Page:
Australia: Overseas students down 40%

It’s about bloody time! Melbourne already looks like Asia and some days I have to check if I’m in Australia, China or India…Greed will come back to haunt our race one day.

OVERSEAS student applications plunged 40 per cent last month following “abrupt and rapid” changes to Australia’s visa regime, the country’s peak education agent warned yesterday.

The crackdown on student visas, coupled with uncertainty caused by the continuing delay to the priority skills list, could cost Australia at least $600 million in lost export revenue, IDP chief Tony Pollock told The Australian.

“Last month, there was a significant decline in applications from India, Vietnam and China. It’s a concern,” Mr Pollock said.

“If there’s a 10 per cent decline over a full year – with each student adding around $30k to the economy – that would be a $600m shortfall, conservatively,” he said.

China and India are Australia’s top two source countries for the $17 billion overseas student industry, which employs 125,000 people across the economy, and funds 25 per cent of university teaching.

Melbourne University migration visa expert Lesleyanne Hawthorne said this week the government’s policy changes were having the desired effect.

“The 13 per cent enrolment growth for universities over the past year is correcting the recent mass migration-driven shift to the vocational sector,” Professor Hawthorne said.

Mr Pollock said universities could not “take too much comfort” from the official March enrolment figures for the industry referred to by Professor Hawthorne, given the pipeline effect.

Universities faced “a pretty tough couple of years” as the crackdown hit student visas that packaged preparatory courses with a university entry option once qualified.

The financial and educational bona fides of students on dual packages were traditionally assessed on the lower risk profile applying to higher education.

The Immigration Department, however, said packaging was being exploited to reduce the stringency of checks, and it has imposed the stricter assessments applying to lower-level courses.

“It’s tougher to get a student visa, which means people are questioning whether they will ever get a (permanent) visa for Australia, and whether they should look elsewhere to get an education,” Mr Pollock said.

“Announcing suspensions of visa categories – even though they aren’t student visa classes – and delaying the Skilled Occupation List doesn’t help confidence,” he said.

Immigration Minister Chris Evans has said changes to the skilled migration program would remove incentives for overseas students to apply for a course to win residency.

Mr Pollock welcomed efforts to clean up the industry, but called on the government to keep the skilled migration pathway open for international students.

“Offering students the prospect of permanent residency – but only if they are sponsored by an employer – is a very uncertain outcome for those craving certainty,” he said.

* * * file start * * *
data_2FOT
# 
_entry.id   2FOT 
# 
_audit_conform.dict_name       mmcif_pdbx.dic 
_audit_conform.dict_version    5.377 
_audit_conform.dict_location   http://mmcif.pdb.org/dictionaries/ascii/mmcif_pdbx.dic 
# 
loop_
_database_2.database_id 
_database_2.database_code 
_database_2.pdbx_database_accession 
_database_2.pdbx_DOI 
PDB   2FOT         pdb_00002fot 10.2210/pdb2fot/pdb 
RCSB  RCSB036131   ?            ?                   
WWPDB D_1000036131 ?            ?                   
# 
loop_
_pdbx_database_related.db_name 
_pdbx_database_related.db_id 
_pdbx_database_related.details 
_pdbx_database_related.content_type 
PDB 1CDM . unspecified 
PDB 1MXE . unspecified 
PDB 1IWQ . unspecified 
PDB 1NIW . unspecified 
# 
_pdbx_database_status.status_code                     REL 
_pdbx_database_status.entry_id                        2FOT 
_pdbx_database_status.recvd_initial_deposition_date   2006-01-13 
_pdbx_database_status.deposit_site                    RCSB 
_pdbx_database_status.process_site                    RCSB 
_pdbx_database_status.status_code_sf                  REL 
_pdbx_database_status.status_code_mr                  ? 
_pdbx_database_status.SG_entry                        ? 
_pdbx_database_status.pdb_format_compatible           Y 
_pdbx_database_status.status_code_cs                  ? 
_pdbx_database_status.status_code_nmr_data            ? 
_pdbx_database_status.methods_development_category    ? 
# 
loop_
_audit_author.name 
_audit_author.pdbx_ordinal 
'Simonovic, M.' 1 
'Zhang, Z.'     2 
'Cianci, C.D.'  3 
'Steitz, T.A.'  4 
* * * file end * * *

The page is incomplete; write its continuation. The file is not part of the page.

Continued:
Similarly, Universities Australia has told the government that preserving a “quality link between education and migration” was essential to avoid handing global markets to Europe, North America and Asia.



About limelite001

This is my tribute to highlighting the hyposcrisy in the left and racial world...

Posted on 14 May 2010, in Uncategorized. Bookmark the permalink. 1 Comment.

  1. That's good, but …

    Rights fear for ‘outsiders

    THE world’s three million overseas students are treated as outsiders and nowhere in English-speaking countries do they enjoy comprehensive human rights, according to a new Australian study.

    Overseas students were really “temporary migrants”, and all nations could choose to treat them as quasi-residents, the University of Melbourne’s Simon Marginson told a recent conference in London…

    Cross-border student mobility was a phenomenon that had doubled in a decade, reaching three million in 2007, he said.

    “It will keep on increasing at a rapid pace. Only World War III could stop it,” he said.

    Strangle our miners to help foreign students

    KEVIN Rudd confronted mining chiefs over dinner in Perth last week to defend his resources super profits tax from charges it would lead to projects closing down, would restrict expansion, was a flawed design and would push investment overseas…

    Addressing complaints from David Flanagan, head of Atlas Iron, about the effect on investment of having a super profits tax cut in at 6 per cent, Rudd said it was companies such as Atlas that were pushing up the dollar and making it hard for foreign students to live in Australia.

    There was a collective gasp, with executives asking Rudd if he “wanted to wipe out the iron ore industry to help foreign students”.

    These one-worlders favour ever increasing international students to further weaken national identity and replace it with open-borders.

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